The Sonjo (native name Batemi) are an ethnic and lingusitic group inhabiting living some 30–40 mi (48–64 km) west of Lake Natron in Arusha Region, Tanzania.
In 2002, the Sonjo population was estimated to number around 30,000 individuals (Ethnologue).
The term Sonjo is the name given to the people by the Maasai. Group members prefer to call themselves the Batemi people.
The Sonjo people speak Sonjo, a Bantu language. They refer to it as Kitemi or Gitemi.
Like the Cushitic-speaking Iraqw, the Sonjo are known for their use of irrigation systems in agriculture. They have consequently been linked by some historians with the Engaruka complex, situated some 60 miles to the southeast. The Sonjo also maintain terraced village sites, albeit of considerably more rudimentary form than what is found at Engaruka.
The Sanjo are a Bantu people. About 30,000 Sanjo live in northern Tanzania in the Ngorongoro district about 30-40 miles west of Lake Natron. They have lived there for centuries isolated within Maasai territory. Their origins are in central Africa and are believed to have migrated to East Africa over 4,000 years ago. The reason for their migration which took place gradually over hundreds and thousands of years is believed to have been the result of an expansion of their agricultural way of life which required fertile and well-watered land to cultivate their crops. As a result, they influenced the people’s around them and assimilated the customs of their neighbors. Sonjo’s primary way of life is based on herding and agriculture. when farming they use of a traditional irrigation system.
Women play the primary role in farming while men focus on herding livestock. Men are polygamists and their social system is mainly paternalistic. Marriage is the Sonjo’s most significant life cycle event that is celebrated. The Sonjo wear minimal clothing and have a variety of distinctive customs based on gender and eating. Boys and men are often seen holding hands in public as a sign of friendship. It is prohibited for women to smoke, cross their legs while standing or sitting, or talk in a raised voice. Customs related to marriage and gender relations are currently debated within the community.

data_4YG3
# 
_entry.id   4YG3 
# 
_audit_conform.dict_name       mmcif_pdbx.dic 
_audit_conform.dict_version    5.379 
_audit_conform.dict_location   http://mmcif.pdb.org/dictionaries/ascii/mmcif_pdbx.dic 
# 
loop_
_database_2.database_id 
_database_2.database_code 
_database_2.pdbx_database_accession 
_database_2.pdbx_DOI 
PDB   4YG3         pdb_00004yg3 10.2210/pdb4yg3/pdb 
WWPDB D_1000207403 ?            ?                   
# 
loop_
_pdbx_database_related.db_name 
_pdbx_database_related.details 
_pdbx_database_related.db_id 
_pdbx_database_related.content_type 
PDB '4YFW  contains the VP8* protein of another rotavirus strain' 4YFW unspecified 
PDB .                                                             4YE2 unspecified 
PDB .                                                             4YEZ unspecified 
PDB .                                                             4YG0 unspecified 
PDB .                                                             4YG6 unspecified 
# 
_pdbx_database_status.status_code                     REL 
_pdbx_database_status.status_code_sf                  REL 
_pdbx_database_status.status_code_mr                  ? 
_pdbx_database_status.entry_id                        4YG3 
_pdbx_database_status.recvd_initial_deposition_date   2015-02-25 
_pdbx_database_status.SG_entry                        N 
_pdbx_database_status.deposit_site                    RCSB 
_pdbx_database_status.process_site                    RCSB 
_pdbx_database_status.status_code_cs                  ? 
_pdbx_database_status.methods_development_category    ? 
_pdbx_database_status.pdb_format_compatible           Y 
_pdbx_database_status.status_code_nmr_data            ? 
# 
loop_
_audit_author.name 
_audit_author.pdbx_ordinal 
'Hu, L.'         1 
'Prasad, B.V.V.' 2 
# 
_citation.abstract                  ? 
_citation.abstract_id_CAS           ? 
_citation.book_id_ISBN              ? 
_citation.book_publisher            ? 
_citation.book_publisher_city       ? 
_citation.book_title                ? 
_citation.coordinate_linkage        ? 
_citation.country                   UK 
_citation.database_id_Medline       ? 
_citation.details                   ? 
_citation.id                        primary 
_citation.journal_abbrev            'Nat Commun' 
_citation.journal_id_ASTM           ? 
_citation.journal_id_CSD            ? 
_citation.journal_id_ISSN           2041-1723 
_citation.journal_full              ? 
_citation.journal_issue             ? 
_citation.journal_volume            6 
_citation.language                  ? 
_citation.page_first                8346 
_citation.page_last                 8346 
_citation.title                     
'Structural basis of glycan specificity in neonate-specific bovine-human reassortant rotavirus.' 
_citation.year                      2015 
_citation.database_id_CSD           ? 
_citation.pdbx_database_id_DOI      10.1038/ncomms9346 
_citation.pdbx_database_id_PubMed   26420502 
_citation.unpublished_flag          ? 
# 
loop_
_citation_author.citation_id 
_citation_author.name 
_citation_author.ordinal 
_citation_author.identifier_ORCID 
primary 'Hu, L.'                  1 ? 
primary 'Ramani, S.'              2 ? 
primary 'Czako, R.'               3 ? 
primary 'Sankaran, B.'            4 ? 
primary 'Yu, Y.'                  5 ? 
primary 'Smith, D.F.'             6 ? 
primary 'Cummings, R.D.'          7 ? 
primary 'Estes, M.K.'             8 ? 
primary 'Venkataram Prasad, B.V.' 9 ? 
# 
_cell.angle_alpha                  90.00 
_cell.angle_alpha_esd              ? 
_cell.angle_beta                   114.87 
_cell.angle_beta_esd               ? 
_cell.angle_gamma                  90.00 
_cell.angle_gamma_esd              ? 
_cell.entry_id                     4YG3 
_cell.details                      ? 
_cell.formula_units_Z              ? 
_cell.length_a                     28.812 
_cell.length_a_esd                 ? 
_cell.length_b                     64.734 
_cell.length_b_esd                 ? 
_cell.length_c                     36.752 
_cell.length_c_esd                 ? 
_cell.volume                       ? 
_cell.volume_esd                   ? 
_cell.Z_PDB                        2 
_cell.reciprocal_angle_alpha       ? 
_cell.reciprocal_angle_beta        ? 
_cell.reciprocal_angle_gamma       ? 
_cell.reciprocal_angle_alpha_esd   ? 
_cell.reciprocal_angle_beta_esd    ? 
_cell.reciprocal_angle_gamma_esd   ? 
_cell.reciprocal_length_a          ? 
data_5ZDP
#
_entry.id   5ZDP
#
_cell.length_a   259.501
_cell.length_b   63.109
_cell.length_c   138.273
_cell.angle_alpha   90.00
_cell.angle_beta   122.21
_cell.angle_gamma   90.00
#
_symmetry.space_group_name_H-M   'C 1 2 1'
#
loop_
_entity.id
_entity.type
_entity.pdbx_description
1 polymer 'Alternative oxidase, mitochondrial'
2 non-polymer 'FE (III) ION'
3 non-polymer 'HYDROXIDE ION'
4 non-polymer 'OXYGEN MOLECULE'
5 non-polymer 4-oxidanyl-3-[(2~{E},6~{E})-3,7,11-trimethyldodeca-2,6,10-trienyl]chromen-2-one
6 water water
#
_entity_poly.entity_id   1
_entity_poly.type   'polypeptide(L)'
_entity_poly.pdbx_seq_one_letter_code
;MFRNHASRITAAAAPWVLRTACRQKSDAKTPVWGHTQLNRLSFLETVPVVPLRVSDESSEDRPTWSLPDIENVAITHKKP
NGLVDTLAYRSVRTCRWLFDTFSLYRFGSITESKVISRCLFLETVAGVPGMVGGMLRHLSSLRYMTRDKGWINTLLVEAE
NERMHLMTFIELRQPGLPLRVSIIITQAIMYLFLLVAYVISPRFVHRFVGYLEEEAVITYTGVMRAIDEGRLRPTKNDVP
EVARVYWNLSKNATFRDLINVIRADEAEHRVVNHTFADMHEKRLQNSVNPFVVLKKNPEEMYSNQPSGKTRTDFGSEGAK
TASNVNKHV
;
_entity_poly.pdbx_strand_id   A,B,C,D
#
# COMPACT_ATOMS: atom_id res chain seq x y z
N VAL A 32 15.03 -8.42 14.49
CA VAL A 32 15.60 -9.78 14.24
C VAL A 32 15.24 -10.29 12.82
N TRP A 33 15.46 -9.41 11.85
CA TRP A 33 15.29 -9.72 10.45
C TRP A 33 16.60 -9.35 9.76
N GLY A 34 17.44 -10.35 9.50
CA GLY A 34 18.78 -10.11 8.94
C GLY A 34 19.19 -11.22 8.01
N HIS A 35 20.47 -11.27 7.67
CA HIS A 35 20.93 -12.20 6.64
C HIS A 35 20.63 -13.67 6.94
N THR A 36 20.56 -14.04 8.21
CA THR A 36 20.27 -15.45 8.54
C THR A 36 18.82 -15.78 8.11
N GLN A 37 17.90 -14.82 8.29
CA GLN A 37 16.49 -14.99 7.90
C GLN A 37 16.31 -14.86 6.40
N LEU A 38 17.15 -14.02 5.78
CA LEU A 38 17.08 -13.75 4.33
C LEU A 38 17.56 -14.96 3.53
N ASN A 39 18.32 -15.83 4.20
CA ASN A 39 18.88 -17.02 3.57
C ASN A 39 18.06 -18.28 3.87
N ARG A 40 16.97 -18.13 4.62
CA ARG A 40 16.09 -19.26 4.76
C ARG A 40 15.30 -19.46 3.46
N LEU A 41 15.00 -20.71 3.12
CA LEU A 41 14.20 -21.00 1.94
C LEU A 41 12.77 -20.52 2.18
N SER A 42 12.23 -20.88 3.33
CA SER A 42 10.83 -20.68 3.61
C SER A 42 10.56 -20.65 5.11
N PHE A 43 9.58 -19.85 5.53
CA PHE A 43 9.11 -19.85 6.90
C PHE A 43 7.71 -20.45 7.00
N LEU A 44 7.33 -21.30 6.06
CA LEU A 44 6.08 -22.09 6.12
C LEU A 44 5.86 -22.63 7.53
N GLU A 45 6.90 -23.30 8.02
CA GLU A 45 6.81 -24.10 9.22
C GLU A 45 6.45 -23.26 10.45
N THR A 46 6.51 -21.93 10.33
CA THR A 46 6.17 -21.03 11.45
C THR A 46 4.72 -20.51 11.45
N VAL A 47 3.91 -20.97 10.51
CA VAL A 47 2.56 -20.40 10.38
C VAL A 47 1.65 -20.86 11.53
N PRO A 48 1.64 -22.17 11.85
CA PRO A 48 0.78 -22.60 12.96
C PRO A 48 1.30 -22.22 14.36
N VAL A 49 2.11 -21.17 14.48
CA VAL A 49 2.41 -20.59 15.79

Music plays a prominent role in the Sonjo culture and is a widely practiced art in the community. Music shapes and permeates the entire Sonjo way of life. Music plays a functional role. It is used for various ritual purposes to cleanse the community of evil spirits, for rainmaking ceremonies, and chanted during divination and healing ceremonies. It expresses pain and agony so music is performed during funerals, used to console mourners, and praise the dead. It is also used for joyful occasions such as ceremonies to welcome back warriors from battles, beer parties, wrestling matches, and courtship ceremonies. Music functions as work songs when building, weeding, and doing other forms of communal labor. Sonjo music is distinctive and different than the music of other communities.
This distinctiveness is expressed through sight and sound, felt through melodies, rhythms, and dance styles. Sonjo melodies are lyrical and involve a lot of vocal ornamentation. Songs are usually presented in a call-response style. Its most common forms of expression are through solo performances and chants.
The Sonjo wear minimal clothing. Animal hides cover the private parts of their bodies but there is no shame associated with nudity. Clothing is used to identify social class. In rural areas, Sonjo dress is based on ones work. Women wear loose fitting dresses with solid or printed cotton fabric while farming or when in the market. Sonjo wear sandals or walk barefoot , depending on their work.